I don’t blurt out to everyone I meet that my 23-year-old son took his own life, however if conversation flows between people talking about their families or if I am asked, I will tell people; I will usually say something like “Yes, I have a son but unfortunately he is no longer with us”. If they do go on to ask how he died I will tell them that he took his own life.
What do I say to you now on the day that would have been your 32nd birthday, the ninth one where I can’t send you a card or a Facebook message. You wouldn’t be on Facebook anyway if you were here, you didn’t do social media and I can’t see that would have changed.
Sometimes I wish stupid things, like if I had lost you more recently there might be more pictures of you or videos. One of my fears is that I will forget the sound of your voice, I envy people that have videos of their lost children. My circumstances mean I don’t have a single person around that shared the memories I have of you so I don’t have anyone to whom I can say ‘oh do you remember when Toby did that or said that’.
Sometimes I talk to people about you, I like doing that, but they didn’t know you so can only listen. The other day I was talking to a lady at work, it was a slow day, and I was telling her how much I loved hearing you laugh. You laughed a lot as a child, you used to giggle a lot when you were watching Cartoon Network and we had lots of funny moments we shared. Then later on when you were living at home with me and Grandpa you used to play computer games at night talking to people all over the world and even though it kept me awake sometimes and I used to moan, I loved hearing your laugh coming up the stairs in the night,
When you went to University you never shared any stories with me about your friends or your adventures and I am not really in touch with your friends. I only met most of them at your funeral. I know that they loved you though, because they wrote about you in a book they gave me.
I hardly hear from them now, Graham now has a baby of his own, and Sean and Emily who have Toby (named after you) aren’t on Facebook which is the only way I had to contact them. Toby – your namesake – is 7 now.
Anyway I digress, I still love you and miss you more than ever. Even though you weren’t a model son, you hardly ever called and frequently forgot Mother’s day and birthdays, I wouldn’t have swapped you for anyone else. I loved you just the way you were. You were so intelligent, more than anyone knew, you were quirky – your own person, you didn’t follow the crowd, you sought out people who you could relate to and who understood you. I am comforted to know that you had lots of happy time with this bunch of friends who you met in Cambridge and I know they loved you, which makes it even harder to understand why you left, but I stopped agonising about that long ago.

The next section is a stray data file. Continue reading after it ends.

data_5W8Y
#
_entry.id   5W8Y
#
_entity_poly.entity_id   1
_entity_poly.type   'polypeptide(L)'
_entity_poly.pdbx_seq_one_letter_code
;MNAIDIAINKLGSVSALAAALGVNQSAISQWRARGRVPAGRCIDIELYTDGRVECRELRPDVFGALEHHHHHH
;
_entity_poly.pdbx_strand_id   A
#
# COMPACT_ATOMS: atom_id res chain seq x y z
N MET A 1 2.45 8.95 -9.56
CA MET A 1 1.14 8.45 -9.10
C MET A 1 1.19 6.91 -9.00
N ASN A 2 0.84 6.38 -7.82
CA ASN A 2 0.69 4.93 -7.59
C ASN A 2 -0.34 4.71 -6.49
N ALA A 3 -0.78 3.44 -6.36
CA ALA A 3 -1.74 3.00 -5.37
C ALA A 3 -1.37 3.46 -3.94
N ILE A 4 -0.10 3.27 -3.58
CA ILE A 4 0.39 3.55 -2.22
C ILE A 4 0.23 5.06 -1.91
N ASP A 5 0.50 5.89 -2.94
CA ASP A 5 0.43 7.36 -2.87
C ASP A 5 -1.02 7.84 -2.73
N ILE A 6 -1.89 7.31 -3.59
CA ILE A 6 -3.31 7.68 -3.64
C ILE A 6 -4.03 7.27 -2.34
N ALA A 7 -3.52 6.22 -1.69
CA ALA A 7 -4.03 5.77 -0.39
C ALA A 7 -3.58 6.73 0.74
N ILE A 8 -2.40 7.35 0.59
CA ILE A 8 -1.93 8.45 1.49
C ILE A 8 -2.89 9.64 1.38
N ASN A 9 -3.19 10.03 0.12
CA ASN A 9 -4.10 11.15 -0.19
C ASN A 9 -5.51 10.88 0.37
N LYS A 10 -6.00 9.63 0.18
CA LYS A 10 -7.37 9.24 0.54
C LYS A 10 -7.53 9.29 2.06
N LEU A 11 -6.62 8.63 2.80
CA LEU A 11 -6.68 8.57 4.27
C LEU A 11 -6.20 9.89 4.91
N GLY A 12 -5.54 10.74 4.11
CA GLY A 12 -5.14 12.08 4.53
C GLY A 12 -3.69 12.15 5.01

There were so many little things about you that made you unique, I could write a book. I loved that you weren’t like most young men your age, you weren’t that bothered about clothes or travelling. I bought most of your shirts from Superdry. You didn’t go out late drinking or to nightclubs. When you did discover drinking and smoking it was with your bunch of friends in Cambridge. I know you watched wrestling with them and the Superbowl. I wish I could invite them round one night and just listen to them telling me stories about you.
To me you are just my Toby – forever frozen in time at 23 – that was your life 23 years and a few months, then you’d just had enough so packed up and went somewhere far away where we can’t contact you but I often feel you floating around.
I will always remember you as my funny, sweet, sensitive, intelligent little boy and as a young man who never really found his place in the world.
I’m doing better this year than any previous year as December to me is just a tortuous month to be endured. The black dog bites me out of the blue and then before I know it the 22nd is here, I take a wreath up to Chyenhal where your ashes went, hang things on your tree, have a little chat, then it’s just Christmas day to get through, then I sigh with relief until next year.
Every day is a struggle without you but December just make it a little harder, but I’m getting quite good at self-care and knowing what I need to do to get through it.
I will never ever regret a single second I had with you and I cherish the memories even though I can’t share a lot of them, they comfort me and make me laugh and cry.
I still campaign about mental health in men and this year I did a 20 mile walk through London in the middle of the night to raise money for a charity that helps men. If just one person calls the helpline and gets support then it’s worth it. It is no good me wishing things had turned out differently for you because that’s pointless, but I think you’d be proud of me.